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Underwater coral reefs also provide habitat for the ultimate “couch potatoes” hawkfishes. They belong to the family „Cirrhitidae“ currently consisting worldwide of 35 species in nine genera plus one species of morwongs, which are closely related to hawkfishes.
They are a small opportunistic predatory family that spend most of their time on protruding coral blocks or branches of the reef. When it does, a hawkfish can move as swiftly as a hawk to grab its meal and even indulge in a vigorous chase — at least for short distances. Once a meal is caught and devoured, the hawkfish will return to its favorite pastime, sitting motionless on the reef and waiting for the next likely meal to appear. Their seemingly continuous, sedentary "perching" is about the only negative thing that can be said about the Hawkfishes. Territorialism and the habit of males to maintain their own private harems of females are additional characteristics. Some species of hawkfishes begin life as females and later one will change into a male. Hawkfishes are active during the day.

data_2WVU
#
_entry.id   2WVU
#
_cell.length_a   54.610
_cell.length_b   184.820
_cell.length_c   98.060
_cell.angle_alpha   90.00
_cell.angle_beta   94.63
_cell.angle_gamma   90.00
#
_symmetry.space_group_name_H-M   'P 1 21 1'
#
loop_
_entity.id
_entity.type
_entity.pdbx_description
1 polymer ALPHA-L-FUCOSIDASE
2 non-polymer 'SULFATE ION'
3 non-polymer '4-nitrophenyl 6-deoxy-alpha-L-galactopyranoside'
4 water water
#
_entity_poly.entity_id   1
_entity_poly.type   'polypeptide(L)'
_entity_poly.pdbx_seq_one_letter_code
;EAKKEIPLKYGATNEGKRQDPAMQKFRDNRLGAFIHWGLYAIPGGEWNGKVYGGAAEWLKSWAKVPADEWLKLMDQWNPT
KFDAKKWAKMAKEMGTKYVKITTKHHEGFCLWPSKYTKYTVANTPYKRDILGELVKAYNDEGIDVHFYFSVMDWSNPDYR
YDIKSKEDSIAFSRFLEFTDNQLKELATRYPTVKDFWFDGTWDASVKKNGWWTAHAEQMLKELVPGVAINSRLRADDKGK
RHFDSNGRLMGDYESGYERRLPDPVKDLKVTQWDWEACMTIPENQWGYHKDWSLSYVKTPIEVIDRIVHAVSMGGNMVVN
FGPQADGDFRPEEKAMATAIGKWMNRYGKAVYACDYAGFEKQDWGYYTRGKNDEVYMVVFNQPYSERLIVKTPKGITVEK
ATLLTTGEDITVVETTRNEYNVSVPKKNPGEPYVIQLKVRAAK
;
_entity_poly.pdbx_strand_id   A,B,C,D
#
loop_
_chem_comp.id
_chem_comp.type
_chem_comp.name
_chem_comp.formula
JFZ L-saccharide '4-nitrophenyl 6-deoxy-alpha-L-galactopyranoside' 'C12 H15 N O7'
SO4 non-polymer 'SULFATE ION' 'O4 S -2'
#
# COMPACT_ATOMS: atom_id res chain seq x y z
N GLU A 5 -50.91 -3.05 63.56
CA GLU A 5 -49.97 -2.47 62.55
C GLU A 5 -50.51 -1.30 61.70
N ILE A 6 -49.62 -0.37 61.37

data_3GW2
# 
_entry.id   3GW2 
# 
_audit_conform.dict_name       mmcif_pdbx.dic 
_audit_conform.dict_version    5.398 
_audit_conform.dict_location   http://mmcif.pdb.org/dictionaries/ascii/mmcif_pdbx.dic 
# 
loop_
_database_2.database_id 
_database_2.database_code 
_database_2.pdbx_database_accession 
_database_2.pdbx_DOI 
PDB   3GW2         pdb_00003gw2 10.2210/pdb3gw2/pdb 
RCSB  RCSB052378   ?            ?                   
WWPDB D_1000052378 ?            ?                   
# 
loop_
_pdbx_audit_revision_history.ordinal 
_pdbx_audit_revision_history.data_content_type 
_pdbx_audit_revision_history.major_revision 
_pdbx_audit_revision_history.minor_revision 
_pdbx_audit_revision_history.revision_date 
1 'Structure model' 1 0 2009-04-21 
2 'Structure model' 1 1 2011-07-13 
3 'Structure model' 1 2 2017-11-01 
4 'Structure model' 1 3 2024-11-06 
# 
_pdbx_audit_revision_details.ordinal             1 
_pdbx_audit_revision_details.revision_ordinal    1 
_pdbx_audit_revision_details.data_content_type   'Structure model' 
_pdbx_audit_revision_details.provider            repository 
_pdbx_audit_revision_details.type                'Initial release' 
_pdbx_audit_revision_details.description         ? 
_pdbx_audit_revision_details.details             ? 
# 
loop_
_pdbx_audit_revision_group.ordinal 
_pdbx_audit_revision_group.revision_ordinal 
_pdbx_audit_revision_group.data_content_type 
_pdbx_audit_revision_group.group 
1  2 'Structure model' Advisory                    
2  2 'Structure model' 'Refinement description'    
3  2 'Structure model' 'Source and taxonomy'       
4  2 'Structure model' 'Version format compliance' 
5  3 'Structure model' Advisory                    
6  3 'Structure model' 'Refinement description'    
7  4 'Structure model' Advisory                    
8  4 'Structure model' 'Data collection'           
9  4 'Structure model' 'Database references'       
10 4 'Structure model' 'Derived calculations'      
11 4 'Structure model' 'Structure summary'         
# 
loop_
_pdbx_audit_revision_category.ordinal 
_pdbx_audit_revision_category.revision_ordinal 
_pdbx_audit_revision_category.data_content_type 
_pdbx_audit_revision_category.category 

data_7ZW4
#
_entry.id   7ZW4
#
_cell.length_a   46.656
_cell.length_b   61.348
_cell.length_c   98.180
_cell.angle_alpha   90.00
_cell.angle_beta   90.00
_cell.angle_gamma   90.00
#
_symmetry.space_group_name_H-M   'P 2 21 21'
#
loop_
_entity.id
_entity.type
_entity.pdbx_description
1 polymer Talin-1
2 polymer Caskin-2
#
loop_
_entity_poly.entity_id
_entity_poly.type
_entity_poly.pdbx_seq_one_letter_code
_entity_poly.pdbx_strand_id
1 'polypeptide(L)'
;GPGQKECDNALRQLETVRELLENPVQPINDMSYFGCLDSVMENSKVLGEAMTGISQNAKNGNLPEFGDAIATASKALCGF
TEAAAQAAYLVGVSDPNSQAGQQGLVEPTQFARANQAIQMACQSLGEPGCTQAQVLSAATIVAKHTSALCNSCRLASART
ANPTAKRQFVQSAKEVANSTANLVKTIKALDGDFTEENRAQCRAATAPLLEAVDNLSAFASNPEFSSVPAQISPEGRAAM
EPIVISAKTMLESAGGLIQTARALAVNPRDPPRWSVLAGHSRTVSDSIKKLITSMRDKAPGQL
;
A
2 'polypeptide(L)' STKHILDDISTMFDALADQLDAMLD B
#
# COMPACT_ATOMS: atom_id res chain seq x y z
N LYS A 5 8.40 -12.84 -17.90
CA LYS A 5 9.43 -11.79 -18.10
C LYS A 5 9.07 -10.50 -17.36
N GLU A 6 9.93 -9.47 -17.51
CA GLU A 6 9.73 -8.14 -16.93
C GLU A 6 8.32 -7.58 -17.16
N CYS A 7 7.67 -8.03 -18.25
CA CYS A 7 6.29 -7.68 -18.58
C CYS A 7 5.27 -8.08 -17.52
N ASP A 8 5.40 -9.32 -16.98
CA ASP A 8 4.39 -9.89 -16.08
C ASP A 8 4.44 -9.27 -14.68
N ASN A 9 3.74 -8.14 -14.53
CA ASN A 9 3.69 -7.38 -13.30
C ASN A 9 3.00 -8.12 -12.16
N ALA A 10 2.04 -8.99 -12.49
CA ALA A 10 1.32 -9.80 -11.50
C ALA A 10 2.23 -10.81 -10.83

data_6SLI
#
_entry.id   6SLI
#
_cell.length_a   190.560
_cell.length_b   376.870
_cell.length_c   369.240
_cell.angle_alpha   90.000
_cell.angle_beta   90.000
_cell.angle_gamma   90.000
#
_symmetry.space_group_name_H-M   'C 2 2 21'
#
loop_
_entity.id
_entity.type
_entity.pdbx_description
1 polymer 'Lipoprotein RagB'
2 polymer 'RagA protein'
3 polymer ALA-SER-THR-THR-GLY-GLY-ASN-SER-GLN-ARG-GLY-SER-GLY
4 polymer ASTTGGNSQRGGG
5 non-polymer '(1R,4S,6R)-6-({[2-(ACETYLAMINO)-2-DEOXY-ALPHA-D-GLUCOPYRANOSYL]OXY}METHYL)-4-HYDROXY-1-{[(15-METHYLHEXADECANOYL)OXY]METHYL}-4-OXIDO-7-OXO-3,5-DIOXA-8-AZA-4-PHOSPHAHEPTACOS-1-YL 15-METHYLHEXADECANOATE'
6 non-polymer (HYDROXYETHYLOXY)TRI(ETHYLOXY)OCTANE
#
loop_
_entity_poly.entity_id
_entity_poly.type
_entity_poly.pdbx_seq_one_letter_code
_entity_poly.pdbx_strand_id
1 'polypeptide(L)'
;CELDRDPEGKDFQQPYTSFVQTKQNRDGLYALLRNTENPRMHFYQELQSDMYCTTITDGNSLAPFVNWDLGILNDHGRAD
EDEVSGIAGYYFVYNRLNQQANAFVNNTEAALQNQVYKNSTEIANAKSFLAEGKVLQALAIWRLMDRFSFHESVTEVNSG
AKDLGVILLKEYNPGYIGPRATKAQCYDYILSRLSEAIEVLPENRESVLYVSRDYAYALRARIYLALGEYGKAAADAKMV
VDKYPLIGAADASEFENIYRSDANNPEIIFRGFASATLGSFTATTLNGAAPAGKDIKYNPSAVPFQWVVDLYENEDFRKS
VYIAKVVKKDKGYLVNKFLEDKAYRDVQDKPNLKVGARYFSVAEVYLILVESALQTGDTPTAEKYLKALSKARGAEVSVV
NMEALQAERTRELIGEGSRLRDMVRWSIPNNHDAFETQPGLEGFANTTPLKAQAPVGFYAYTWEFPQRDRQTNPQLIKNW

The distribution range is mainly the whole Indo-Pacific with two species in the tropical West and East Atlantic. Most species are found in shallow water with some to a few hundred feet. Hawkfishes are strongly associated with coral reefs, they are most found in the upper part of the reef.
These are another small, fairly peaceful, hardy, colorful and interesting fishes are undemanding in terms of water quality and foods; get along well with other species and are generally fast-enough and tankmate-wise to avoid being hassled. Hawkfish is kept in fish-only community aquariums as well as in reef tanks. You should however keep in mind that the hawkfish will eat most animals including smal fishes as well as worms, shrimps and smal crabs, if they are small enough to devour. hawkfishes are equipped with sharp teeth and powerful jaws and can easily crush the protective shell of any crustacean.